In some ways, Walch's continued leadership of Script Works is repayment of his perceived debt to Austin, particularly to the playwriting area at UT-Austin, and perhaps more specifically to David Mark Cohen, a co-founder of Script Works and Walch's professor, mentor, and friend. Walch attended the graduate playwriting program in the UT Department of Theatre & Dance under the guidance of Cohen. The Beckettian Craving Gravy was his thesis play, and the production of it turned the black box space of the drama building's Theatre Room into something of a metaphysical desert through which two slightly more-than-mortal characters searched for the meaning of their existence, as well as the location of their next meal. The play was enormous in scope, dealing with creation mythology and incorporating shamanistic ritual. It conveyed a sense of timelessness amid the barren, wasteland setting. And peppered throughout were moments of humor and some deft clowning by actors Michael Arthur and Amy L. Washburn, whose characters toted the bones of a dead comrade along their perpetual mythic journey. Walch's language was equal parts philosophical and playful, sounding out Big Thoughts while goofing around with the mundane and inane.
"You always get the sense that John is chuckling when he writes," observes Pier Carlo Talenti, literary manager of the Mark Taper Forum in Los Angeles, "which is not to say he's winking at his audience; I think it's that he keeps surprising himself." Talenti, who will serve as dramaturg on the Taper, Too production of The Circumference of a Squirrel in June, says the theatre is very excited to be introducing Walch to L.A. audiences. "The first play of his I read was The Dinosaur Within," says Talenti, "a wild and woolly play whose epic story matches its ambitious thematic scope."
Walch credits Cohen with encouraging him to explore his big vision and comic undertones and considers the educator central to his development as a playwright: "David was my mentor, advocate, sparring partner, adviser, and friend," Walch told the Chronicle in 1998. "I consider myself extremely fortunate to have had such a caring person to help guide me through these formative years ... [He was] unconditionally supportive of my work and allowed me to write in the style and on the subjects I found most compelling. He was uncommonly tolerant in this respect." Cohen's tolerance has paid off, although the teacher is no longer alive to see the pupil's successes. Cohen died in an automobile accident over the Christmas break in 1997.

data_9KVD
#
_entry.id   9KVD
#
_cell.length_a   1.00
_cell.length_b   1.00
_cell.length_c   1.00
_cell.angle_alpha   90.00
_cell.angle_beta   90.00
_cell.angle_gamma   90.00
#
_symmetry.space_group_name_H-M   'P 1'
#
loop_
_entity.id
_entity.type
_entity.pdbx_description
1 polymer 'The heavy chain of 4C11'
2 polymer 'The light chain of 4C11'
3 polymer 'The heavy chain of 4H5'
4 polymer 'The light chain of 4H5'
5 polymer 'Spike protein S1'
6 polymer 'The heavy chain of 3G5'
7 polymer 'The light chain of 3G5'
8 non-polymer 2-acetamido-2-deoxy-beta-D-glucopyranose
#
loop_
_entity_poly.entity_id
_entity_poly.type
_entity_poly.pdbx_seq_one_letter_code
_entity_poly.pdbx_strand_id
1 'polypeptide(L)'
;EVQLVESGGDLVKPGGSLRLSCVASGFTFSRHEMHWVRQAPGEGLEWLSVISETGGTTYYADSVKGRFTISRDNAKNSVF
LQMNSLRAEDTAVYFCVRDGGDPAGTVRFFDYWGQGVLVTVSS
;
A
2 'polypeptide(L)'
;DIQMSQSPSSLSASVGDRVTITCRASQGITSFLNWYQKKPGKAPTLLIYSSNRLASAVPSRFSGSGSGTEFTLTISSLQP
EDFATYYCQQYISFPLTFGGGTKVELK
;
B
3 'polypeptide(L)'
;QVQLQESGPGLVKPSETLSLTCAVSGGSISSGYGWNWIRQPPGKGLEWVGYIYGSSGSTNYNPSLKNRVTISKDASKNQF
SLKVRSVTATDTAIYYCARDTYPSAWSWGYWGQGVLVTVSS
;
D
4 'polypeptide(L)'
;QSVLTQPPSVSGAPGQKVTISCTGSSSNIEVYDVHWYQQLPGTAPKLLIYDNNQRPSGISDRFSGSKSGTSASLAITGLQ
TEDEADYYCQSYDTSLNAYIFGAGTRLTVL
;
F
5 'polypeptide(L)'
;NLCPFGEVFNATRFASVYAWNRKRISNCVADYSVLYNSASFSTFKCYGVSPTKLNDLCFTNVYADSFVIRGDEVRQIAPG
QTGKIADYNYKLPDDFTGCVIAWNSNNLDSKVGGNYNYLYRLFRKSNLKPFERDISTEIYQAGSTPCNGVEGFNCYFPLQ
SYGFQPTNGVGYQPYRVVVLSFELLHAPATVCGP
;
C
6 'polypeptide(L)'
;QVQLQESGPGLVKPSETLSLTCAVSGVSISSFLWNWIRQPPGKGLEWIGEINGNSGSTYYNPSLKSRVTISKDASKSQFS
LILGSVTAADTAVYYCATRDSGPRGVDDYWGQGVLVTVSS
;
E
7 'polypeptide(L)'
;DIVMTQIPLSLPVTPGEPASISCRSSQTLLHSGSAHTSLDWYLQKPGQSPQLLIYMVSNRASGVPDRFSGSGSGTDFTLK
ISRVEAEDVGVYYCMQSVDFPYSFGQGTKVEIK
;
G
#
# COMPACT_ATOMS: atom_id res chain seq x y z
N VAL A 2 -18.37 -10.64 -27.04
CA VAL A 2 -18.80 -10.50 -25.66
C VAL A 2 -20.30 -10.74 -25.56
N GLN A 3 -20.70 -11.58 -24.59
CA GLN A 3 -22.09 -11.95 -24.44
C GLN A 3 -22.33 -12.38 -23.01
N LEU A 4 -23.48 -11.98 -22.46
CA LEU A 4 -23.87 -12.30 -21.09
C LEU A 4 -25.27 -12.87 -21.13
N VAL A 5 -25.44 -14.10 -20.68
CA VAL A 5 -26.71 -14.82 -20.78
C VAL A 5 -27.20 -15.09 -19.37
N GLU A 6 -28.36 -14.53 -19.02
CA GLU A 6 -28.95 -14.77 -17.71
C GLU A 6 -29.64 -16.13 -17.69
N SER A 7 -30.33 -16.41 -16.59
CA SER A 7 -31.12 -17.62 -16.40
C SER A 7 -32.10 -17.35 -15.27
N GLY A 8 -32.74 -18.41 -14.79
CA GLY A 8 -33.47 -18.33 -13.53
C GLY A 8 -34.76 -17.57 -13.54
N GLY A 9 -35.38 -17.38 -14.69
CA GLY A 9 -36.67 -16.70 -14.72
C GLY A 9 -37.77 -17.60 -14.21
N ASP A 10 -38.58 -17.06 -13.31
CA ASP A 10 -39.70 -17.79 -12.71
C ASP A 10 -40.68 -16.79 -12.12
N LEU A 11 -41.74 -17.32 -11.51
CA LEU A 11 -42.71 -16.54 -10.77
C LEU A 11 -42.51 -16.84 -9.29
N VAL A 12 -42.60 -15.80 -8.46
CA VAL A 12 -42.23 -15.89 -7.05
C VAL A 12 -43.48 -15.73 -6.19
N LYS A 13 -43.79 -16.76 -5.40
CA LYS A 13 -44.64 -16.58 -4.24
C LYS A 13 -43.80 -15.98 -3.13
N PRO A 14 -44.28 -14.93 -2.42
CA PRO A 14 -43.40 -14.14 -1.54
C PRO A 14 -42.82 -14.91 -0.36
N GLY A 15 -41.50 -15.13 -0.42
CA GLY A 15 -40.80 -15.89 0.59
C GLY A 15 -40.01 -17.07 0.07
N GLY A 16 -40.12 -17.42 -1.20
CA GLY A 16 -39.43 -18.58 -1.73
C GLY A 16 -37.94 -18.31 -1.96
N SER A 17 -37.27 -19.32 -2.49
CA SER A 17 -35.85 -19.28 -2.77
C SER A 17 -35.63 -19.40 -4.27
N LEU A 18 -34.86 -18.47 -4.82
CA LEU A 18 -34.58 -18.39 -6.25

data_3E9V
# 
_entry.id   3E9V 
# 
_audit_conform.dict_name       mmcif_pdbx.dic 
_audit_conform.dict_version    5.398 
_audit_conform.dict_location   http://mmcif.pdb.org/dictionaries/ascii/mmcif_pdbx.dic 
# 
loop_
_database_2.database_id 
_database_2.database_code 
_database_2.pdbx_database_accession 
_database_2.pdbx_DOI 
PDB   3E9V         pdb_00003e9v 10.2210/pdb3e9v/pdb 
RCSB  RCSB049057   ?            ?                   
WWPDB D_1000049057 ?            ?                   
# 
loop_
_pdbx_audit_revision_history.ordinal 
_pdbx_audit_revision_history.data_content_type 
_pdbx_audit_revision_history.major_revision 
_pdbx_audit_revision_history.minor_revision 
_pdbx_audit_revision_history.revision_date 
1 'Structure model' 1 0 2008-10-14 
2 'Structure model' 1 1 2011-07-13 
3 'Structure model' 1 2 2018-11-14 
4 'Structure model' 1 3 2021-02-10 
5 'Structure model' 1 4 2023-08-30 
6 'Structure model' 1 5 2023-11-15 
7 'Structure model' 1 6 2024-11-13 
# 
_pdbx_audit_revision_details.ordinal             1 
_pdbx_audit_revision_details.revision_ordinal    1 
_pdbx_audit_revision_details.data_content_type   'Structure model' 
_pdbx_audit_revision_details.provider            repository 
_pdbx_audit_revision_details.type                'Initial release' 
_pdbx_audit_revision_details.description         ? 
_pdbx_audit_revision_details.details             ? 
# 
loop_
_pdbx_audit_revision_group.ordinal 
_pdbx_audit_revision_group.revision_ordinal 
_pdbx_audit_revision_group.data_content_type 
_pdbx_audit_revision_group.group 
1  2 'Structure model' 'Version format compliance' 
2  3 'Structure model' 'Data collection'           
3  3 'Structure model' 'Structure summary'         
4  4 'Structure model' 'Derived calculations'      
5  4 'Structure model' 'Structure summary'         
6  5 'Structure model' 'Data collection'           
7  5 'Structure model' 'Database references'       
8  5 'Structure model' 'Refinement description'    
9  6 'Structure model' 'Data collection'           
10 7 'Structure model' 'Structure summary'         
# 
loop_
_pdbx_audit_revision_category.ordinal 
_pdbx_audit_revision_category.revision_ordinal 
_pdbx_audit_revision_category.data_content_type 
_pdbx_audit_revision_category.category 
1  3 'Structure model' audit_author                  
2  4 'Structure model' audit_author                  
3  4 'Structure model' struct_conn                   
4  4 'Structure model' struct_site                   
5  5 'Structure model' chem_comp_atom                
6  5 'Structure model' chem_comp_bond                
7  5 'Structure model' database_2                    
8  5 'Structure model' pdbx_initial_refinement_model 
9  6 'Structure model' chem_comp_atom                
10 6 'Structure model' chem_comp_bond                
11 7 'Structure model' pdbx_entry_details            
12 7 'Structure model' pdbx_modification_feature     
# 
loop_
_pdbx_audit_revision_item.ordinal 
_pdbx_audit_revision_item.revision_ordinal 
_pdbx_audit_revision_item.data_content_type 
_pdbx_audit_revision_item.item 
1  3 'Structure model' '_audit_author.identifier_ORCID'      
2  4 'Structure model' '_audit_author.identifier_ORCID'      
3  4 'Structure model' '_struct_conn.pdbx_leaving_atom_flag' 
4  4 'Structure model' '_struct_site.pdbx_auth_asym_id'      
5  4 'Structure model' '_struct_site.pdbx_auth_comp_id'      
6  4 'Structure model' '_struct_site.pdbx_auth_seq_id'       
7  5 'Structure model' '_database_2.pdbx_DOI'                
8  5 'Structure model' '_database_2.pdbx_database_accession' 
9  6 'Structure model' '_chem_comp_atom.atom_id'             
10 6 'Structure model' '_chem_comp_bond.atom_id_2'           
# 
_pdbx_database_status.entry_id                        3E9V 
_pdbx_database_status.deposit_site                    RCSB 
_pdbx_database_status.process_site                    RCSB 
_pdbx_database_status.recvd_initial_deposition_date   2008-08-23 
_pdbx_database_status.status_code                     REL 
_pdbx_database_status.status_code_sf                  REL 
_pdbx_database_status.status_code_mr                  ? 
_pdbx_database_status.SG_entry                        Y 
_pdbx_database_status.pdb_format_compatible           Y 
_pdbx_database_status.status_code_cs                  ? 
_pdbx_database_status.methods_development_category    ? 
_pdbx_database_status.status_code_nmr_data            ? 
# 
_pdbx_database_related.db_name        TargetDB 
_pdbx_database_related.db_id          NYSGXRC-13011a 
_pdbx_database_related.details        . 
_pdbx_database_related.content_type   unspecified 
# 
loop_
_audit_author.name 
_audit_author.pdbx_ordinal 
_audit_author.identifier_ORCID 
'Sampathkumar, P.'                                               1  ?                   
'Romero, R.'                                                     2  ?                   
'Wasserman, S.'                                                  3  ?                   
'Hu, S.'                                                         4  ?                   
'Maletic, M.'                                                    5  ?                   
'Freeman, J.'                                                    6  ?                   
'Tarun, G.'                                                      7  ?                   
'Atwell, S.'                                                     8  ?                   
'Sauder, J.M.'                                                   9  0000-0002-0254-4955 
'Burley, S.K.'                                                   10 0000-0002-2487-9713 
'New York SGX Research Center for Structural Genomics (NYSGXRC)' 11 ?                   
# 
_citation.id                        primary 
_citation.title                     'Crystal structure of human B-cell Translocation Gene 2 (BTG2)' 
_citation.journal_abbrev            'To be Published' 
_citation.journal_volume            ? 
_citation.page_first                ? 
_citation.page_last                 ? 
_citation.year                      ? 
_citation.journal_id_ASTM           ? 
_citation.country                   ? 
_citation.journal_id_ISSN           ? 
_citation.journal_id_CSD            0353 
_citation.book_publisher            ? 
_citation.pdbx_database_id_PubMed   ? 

Cohen saw Craving Gravy win the Austin Theatre Critics' Table New Play Award for 1997. When it was similarly honored at the Kennedy Center/American College Theatre Festival, however, Cohen had died, and the ACTF had renamed its award in memory of Walch's mentor. Though by the time Walch was reaping these honors, he was well into going nowhere with The Dinosaur Within. Working out his writer's block and discovering the underlying cause of his inability to finish what he had begun with the play took years.
"A lot of it had to do with the death of David Cohen, I think," Walch says, "in terms of what happened with [The Dinosaur Within], in terms of my process on it. David died ..." Walch breaks off: The unexpected and tragic loss of his friend and mentor took Walch on a long, divergent course as he attempted to craft a "perfect" play, what he describes as "in some weird way some sort of homage to David."
"I started The Dinosaur Within at a playwright's retreat in El Paso, Texas, the summer before David died," Walch explains. "And I conceived it as this rather large play. I got 80 pages of it done at this retreat. It was great. David had heard it was good and kept saying, 'Show it to me, show it to me, I want to see it, let's do a reading.' And I was like, 'It's not done, it's not done, I'm working on it, I'm working on it.' And I never showed it to him. Because I wanted -- in some sort of strange, twisted, graduate school guy's mind -- I wanted to show this guy who had taught me that I was brilliant. I wanted to deliver to him this perfect play that he could not say one thing wrong about. And so I was working on it and one of the last conversations we had was: 'You're going to show me that play. When we get back.' We were in a party together smoking cigars and drinking scotch -- which was very unlike David, since he did not smoke cigars or drink scotch, except this once -- and one of the last things we talked about was, 'Next semester we're reading that damned play. And you're going to show it to me.' And, of course, he was killed in a car accident. He died over the holiday break. So I never showed it to him. And that's when the craziness of this play began, internally.